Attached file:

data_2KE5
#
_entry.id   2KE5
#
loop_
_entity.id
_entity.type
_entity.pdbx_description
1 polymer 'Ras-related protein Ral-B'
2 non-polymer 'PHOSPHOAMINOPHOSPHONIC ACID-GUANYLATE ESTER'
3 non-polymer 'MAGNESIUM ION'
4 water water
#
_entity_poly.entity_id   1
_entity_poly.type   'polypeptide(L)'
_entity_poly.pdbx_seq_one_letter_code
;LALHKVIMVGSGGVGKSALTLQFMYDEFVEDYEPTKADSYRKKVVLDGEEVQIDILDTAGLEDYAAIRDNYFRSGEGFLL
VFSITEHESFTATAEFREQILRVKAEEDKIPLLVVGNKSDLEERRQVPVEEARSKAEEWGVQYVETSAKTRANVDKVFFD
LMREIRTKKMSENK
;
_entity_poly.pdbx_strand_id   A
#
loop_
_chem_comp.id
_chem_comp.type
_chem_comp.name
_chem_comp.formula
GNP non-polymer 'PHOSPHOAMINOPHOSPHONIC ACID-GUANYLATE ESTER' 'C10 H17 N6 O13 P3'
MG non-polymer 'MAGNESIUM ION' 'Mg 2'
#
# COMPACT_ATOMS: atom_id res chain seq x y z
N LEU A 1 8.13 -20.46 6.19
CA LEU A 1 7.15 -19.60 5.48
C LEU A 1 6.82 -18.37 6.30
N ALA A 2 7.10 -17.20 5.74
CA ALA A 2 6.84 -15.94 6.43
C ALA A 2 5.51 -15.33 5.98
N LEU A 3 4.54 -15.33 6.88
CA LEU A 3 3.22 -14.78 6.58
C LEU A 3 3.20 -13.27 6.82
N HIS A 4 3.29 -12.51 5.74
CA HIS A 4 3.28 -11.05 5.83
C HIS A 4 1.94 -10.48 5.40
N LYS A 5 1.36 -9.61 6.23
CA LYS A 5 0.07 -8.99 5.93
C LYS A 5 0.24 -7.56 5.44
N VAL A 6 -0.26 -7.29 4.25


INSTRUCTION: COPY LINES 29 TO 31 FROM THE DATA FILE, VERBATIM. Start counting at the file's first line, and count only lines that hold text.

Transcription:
MG non-polymer 'MAGNESIUM ION' 'Mg 2'
#
# COMPACT_ATOMS: atom_id res chain seq x y z